On Sunday, April 15 I was sitting in my common room with three of my suitemates watching a movie on our neighbor’s projector.
It had been unnaturally warm that weekend so we had our windows open still. Suddenly, we started hearing multiple police car sirens. As our building is on a road often used by emergency responders, we did not think anything of it. However, the sirens kept coming as an ambulance sped by.
We started getting texts from our multiple group chats: someone had been stabbed in Windham, the building right next to mine at the top of the hill.
We could see a multitude of police cars in the parking lot before one gave the ambulance a police escort. Our various group chats were going off, trying to figure out what had happened and who had did it. We sat in confusion and fear for forty-one minutes before our university sent out an alert; that there had been a stabbing and yes, the suspect was still at large.
The rumors were swirling and it was terrifying.
The stabber had gotten into Windham, which meant that he could get into any Mountainview building...including mine. Our student resident told us to stay inside and lock the doors. Not the police. Our campus was still open for people to roam, to leave, and enter buildings. The rumors speculated that the culprit had run into the library. My friends were there, terrified. They barricaded themselves inside out of fear for their own lives. Another one of my friends called the police non-emergency line asking if it was safe to walk back to her dorm. For those unfamiliar, Binghamton has a medium-sized campus in which the farthest residence takes about 25 minutes to walk to. The police officer did not assure her it was safe, nor tell her that she should stay inside. Instead, she was told to use “her own discretion.”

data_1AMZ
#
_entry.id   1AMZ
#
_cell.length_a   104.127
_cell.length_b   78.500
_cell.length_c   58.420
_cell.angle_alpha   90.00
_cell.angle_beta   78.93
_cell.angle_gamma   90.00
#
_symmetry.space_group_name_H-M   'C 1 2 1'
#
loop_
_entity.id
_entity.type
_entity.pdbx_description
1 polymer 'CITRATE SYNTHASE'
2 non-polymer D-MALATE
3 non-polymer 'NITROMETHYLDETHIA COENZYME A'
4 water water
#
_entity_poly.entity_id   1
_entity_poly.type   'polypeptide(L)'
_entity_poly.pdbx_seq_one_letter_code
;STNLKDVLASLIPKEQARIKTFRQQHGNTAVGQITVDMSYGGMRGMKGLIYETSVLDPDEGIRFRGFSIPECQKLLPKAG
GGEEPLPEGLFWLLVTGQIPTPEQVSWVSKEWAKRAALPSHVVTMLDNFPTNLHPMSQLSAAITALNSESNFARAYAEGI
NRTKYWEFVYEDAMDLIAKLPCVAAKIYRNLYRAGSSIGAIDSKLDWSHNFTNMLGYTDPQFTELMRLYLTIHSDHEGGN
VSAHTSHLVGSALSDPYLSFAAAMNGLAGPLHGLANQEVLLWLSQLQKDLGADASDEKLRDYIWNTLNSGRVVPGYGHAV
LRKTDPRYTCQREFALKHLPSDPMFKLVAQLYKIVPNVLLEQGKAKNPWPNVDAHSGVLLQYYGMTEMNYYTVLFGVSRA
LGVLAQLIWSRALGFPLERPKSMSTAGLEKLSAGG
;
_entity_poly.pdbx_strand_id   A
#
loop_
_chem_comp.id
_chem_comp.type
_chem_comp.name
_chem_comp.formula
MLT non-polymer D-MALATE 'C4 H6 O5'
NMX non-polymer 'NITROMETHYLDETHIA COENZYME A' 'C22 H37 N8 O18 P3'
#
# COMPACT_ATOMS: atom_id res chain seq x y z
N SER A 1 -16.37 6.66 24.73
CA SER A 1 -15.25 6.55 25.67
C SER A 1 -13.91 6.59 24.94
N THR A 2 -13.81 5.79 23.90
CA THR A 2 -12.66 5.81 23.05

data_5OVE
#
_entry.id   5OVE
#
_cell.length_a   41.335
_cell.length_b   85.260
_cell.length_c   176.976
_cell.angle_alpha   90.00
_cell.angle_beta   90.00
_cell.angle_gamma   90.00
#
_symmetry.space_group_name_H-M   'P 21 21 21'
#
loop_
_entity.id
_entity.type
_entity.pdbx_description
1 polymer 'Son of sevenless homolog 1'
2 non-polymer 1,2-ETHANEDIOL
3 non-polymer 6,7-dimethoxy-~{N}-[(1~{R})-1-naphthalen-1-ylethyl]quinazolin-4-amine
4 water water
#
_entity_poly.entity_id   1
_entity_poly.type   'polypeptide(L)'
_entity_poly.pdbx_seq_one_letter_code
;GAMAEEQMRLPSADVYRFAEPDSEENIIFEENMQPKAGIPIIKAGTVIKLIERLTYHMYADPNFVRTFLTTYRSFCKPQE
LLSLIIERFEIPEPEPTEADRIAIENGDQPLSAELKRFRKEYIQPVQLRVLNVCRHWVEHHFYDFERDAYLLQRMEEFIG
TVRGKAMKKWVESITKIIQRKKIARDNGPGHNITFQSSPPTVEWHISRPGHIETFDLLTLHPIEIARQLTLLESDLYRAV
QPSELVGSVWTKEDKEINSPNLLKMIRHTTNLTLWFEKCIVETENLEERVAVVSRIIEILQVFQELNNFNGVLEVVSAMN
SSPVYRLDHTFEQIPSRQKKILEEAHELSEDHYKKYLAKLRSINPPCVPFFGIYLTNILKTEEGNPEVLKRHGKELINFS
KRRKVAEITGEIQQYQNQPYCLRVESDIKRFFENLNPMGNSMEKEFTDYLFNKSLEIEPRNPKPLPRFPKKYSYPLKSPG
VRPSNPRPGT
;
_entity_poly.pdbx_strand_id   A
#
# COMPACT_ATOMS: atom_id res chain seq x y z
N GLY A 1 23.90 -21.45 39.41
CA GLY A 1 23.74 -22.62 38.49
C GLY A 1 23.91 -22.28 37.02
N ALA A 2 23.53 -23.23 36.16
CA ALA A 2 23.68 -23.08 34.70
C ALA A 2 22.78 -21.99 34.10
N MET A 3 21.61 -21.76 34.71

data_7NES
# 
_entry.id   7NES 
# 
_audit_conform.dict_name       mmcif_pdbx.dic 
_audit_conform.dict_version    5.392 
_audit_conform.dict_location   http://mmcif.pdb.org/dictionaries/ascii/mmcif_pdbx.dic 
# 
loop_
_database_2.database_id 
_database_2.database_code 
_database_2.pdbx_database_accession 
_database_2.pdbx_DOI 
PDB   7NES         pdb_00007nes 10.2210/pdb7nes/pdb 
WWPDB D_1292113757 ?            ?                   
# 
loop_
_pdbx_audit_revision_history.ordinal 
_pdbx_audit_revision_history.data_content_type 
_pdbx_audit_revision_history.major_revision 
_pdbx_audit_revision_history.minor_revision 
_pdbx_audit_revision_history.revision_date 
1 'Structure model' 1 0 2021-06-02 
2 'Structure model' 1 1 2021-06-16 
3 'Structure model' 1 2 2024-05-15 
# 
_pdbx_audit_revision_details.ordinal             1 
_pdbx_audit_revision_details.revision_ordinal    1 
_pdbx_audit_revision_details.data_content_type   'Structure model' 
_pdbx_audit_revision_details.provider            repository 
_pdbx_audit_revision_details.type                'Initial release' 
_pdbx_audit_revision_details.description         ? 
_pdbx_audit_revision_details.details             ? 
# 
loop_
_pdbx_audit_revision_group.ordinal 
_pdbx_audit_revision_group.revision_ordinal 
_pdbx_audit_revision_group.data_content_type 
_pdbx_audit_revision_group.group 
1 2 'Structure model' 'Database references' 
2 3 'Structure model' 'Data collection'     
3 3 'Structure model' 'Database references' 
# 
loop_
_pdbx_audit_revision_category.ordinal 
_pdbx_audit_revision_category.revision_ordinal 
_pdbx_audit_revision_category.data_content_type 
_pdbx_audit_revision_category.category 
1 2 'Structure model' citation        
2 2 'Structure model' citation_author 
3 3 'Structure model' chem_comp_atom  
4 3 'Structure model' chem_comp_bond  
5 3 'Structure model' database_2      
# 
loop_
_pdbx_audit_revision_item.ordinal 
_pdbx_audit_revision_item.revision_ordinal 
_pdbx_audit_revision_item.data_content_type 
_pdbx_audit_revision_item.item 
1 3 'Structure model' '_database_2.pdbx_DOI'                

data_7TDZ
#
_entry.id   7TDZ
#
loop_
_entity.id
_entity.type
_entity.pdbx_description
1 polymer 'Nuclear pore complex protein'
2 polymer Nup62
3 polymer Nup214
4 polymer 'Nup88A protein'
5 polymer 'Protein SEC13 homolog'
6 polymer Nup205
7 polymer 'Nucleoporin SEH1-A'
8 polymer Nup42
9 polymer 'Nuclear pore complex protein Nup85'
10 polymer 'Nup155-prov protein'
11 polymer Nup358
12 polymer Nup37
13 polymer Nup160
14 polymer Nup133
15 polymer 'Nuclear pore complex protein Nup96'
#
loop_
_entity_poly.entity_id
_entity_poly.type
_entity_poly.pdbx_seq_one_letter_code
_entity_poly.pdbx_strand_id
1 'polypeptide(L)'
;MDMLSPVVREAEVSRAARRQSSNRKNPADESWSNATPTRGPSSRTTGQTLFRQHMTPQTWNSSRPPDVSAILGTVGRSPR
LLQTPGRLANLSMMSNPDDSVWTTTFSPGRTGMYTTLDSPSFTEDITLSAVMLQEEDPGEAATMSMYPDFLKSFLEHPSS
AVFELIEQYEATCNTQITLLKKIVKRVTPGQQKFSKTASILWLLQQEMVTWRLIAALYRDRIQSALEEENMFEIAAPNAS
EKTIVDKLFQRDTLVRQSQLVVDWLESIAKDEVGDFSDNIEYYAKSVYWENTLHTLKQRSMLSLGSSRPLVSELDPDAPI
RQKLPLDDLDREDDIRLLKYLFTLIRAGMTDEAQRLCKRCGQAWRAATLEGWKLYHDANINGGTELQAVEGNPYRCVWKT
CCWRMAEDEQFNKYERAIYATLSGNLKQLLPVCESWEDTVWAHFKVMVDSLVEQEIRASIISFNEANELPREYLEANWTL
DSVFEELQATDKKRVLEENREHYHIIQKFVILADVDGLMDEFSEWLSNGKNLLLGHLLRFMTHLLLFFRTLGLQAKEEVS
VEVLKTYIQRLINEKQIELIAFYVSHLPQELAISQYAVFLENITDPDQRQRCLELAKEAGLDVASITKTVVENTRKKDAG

The university assured everyone the next day at the 5 PM press conference that everyone had been safe because they had assumed the attack was targeted. They had no way of knowing this claim was 100% accurate. A man had stabbed another and was roaming around campus until the next day. Where does one draw the line after killing someone? You cannot say anything for certain. The way the university failed to keep the student alert while a murderer was on campus was atrocious.
I do not know how the university will help to protect students in the future so that we can live comfortably in our dorms. I do know, though, that if such a tragedy were to happen again, we, as residents of this campus, should have a right to be alerted of our surroundings. We should be safe in our dorms, to walk on our campus, to study in the library. There needs to be some sort of revision by Binghamton University immediately.
Regardless of how the university reacted, we still lost a student to an act of violence. It was an unbelievable tragedy, and I send my deepest condolences to Joao Souza’s friends and family. May he rest in peace.
For a timeline of the events, the New York Times wrote a more coherent article: https://www.nytimes.com/2018/04/16/nyregion/bingha...